TACOMA ART MUSEUM
1123 Pacific Ave, 253-272-4258.
The celebrated touring show of contemporary Chinese art from mainland China, Taiwan, Hong Kong, and Chinese artists living elsewhere in the world is too big for any one venue, which is why TAM shares it with the Henry. Through March 5.
WRIGHT EXHIBITION SPACE
407 Dexter Ave N, 264-8200.
*THE WRIGHT COLLECTION
Virginia and Bagley Wright have rehung their foundation's exhibit space, devoting one gallery entirely to their great collection of '60s and '70s color field paintings, and introducing a large David Salle oil and the John Baldessari piece Two Onlookers and Tragedy to the mix. Other highlights of their collection include a Robert Longo, Eric Fischl, a huge Warhol Rorschach, and Jules Olitski's Thigh Smoke. Open-ended run.
APPROACH NEW ART
As deluged as we are with bad news from the art world-galleries closing, artists studio-less-the opening of a new gallery is a major event. Well, this may or may not qualify as an event (the press release was so vague as to be virtually useless), but Matthew Lennon (one of the featured artists) is a tireless arts activist and a lot of fun to talk to, so go anyway. Other featured artists are Karen Kosoglad and Deborah Walker. Opening reception March 2, 6-8 pm. Mary Vitold Gallery, 110 S Washington St, 624-9336. Through April 1.
Not surprisingly, given its location in an architecture firm, Suyama Space tends to devote its exhibitions to work that investigates space itself, whether through surface (as with Victoria Haven's recent rubber-band drawings) or through sound (like the Trimpin installation last summer). Next up is a site-specific work from New York-artist Aschheim. She'll fill the gallery with the kind of objects she's known for: light-reflective, ethereal, biological items clustering on the floor and ceiling. This is the kind of show that changes a space. Opening reception Fri March 3, 5-7 pm. Suyama Space, 2324 Second Ave, 256-0809. Through May 7.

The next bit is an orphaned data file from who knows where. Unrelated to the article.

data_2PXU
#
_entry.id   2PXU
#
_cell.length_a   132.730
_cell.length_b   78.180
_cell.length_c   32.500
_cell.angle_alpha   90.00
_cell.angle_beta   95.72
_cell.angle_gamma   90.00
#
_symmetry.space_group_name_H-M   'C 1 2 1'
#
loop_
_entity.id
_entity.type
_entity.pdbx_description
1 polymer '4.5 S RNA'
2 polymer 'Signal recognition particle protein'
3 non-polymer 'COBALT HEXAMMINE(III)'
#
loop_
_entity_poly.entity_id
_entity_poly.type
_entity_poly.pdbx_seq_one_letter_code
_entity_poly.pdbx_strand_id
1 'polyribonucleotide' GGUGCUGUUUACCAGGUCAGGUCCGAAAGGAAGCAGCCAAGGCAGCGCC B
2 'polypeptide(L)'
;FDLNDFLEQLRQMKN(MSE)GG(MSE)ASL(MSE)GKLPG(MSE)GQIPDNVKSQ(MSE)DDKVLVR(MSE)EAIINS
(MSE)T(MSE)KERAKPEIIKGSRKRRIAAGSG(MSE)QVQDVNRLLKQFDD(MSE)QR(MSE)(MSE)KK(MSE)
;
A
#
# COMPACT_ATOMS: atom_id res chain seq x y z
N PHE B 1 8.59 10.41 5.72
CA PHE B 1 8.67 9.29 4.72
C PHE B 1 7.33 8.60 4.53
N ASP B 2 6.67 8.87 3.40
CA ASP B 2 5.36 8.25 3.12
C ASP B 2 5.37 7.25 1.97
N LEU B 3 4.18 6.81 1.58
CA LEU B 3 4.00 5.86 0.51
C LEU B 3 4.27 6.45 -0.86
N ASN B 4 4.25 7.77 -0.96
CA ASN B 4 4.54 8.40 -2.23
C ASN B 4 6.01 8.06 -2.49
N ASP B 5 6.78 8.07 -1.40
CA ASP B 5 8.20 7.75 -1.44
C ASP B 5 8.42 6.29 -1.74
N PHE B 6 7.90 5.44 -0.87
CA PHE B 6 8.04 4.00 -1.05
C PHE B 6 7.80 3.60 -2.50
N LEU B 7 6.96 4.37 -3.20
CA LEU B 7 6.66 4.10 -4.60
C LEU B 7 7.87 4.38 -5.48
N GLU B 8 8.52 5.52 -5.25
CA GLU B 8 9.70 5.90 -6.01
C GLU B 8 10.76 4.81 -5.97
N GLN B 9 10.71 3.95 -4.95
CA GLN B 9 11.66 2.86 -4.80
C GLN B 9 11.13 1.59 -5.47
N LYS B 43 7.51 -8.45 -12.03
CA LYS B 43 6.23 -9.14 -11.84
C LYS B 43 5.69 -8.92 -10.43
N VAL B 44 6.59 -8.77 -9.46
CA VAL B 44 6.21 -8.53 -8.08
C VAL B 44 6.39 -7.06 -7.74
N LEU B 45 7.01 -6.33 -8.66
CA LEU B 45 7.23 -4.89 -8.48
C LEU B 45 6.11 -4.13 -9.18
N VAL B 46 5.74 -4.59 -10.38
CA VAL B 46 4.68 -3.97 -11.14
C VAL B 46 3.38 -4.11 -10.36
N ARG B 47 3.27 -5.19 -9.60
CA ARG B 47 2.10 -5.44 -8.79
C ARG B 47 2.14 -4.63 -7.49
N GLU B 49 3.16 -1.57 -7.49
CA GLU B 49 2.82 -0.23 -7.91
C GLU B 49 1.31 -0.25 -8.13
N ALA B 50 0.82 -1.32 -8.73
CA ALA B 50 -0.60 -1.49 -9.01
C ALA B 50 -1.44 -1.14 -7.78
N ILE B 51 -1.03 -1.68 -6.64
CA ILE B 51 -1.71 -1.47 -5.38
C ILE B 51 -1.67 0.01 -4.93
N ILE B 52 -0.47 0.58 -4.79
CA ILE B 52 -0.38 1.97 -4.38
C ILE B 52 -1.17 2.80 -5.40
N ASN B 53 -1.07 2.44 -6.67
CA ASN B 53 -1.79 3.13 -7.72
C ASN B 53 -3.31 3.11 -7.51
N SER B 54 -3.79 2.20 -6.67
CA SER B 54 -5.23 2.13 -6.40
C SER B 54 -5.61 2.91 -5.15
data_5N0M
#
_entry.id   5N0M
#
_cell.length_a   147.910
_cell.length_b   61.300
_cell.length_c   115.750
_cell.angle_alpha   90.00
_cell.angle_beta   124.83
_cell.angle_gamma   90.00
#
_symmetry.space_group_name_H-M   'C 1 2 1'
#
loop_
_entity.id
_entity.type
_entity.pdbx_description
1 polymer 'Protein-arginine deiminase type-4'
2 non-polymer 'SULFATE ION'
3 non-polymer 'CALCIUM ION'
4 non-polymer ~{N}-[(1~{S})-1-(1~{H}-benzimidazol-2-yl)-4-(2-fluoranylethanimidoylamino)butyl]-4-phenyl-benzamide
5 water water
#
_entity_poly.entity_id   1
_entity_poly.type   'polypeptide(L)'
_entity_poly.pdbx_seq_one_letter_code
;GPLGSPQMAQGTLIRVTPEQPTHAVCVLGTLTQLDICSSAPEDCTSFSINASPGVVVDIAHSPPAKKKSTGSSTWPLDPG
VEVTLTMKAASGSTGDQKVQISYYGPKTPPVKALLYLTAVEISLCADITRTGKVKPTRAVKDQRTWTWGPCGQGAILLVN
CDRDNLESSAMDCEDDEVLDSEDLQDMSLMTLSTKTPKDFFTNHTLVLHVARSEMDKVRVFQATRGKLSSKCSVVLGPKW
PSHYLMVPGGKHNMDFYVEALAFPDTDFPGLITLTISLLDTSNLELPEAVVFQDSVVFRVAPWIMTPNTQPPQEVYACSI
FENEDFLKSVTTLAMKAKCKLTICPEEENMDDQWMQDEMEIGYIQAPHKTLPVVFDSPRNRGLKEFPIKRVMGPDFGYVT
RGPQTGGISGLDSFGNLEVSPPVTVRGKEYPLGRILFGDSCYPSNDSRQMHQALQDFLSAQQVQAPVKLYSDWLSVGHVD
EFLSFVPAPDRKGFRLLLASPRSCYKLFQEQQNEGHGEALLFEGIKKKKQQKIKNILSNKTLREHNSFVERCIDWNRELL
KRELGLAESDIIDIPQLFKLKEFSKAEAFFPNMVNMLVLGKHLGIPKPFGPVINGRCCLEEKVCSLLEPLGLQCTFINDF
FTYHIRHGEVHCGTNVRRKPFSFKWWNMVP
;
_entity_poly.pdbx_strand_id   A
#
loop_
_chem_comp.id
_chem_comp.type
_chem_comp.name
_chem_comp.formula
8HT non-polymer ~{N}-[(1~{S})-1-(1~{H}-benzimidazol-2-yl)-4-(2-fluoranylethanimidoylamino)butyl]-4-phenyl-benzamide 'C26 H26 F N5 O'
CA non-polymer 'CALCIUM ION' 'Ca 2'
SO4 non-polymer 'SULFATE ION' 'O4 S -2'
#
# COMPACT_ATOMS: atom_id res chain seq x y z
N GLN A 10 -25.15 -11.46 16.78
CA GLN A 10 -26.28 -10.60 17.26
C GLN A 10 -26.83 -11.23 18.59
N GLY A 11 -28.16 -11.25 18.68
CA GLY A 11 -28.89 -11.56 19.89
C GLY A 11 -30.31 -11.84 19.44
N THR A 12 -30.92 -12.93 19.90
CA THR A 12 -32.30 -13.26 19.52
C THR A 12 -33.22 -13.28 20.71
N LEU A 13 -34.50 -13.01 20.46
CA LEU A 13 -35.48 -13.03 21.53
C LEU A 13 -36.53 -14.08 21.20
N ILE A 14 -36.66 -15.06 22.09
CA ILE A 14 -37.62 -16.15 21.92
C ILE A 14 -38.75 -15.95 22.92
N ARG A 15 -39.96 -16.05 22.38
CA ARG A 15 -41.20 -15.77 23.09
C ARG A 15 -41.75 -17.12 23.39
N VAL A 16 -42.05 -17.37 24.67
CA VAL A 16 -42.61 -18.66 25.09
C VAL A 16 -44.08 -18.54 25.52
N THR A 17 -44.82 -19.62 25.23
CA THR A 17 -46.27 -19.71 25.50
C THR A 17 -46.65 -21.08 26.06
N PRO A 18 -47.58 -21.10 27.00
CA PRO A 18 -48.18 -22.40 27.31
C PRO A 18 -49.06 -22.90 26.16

You-are-there landscapes combining photography and paint with sand, branches, and leaves. Opening reception Thurs March 2, 6-8 pm. Linda Hodges Gallery, 410 Occidental Ave S, 624-3034. Through April 1.
Compelling and dark, Garmendia's drawings of x-rays ask new questions about surface, illusion, and depth in figurative work. Here, the artist as well as the machine has "invaded" the body; illustration of disease takes the place of character study. A mind-bending concept on paper. Opening reception Fri March 3, 6-9 pm. Phinney Center Gallery, 6532 Phinney Ave N, 783-2244. Through March 31.
Garza has organized his show around the idea of wabi-sabi (or, as he puts it, WABI-SABI!), which, loosely explained, celebrates the beauty and symbolic virtue of the ordinary and imperfect. This may be modesty, or it may be strategic understatement; Garza's paintings are exuberant color abstractions, with paint burnished into paper and panel. Opening reception Wed March 8, 5-7 pm. Ballard Fetherston Gallery, 818 E Pike St, 322-9440. Through April 4.
Hare's paintings zero in on small urban architectural details-a window ledge, a weathered door-so that in the end, they document a disappearing aesthetic in the slickening city. Opening reception Thurs March 2, 6-8 pm. Kimzey Miller Gallery, 1225 Second Ave, 682-2339. Through March 31.
Four large-scale paintings from the much-awarded Kelly. His work is somehow formal and organic at the same time; Kelly uses mirror-image stencils to create shapes that are large and monumental on the one hand, but serpentine and movement-implying on the other. If that weren't enough, the surfaces of the paintings are amazingly worked. Opening reception Sat March 4, 6-8 pm. Howard House, 2017 Second Ave, 256-6399. Through April 1.
In this exhibition entitled Glass Children (after the precocious family created by J. D. Salinger), Kephart stages tableaux of events usually lost by the march of time- fleeting moments of insecurity, angst, and the simple mundane. Opening reception Thurs March 2, 6-9 pm. FotoCircle Gallery, 216 Alaskan Way S, 624-2645. Through April 1.
No one equaled Kollwitz (who died in 1945) for emotionally turbulent images; given the period the German-born artist lived through, it's hardly surprising that her work is shot through with suffering. This exhibition of prints is a fine introduction to Kollwitz's world. Opening reception Thurs March 2, 6-8 pm. Davidson Galleries, 313 Occidental Ave S, 624-6700. Through April 29.
Desire, disease, decay-these are the essential elements of Lyons' vocabulary. This show consists of gorgeous chromogenic prints of the artist's assemblages, which use obscure and enigmatic objects floated in a deep amber resin. These are artifacts which don't give up their meaning on first glance. Opening reception Sat March 4, 6-10 pm. Pound Gallery, 1216 10th , 323-0557. Through March 31.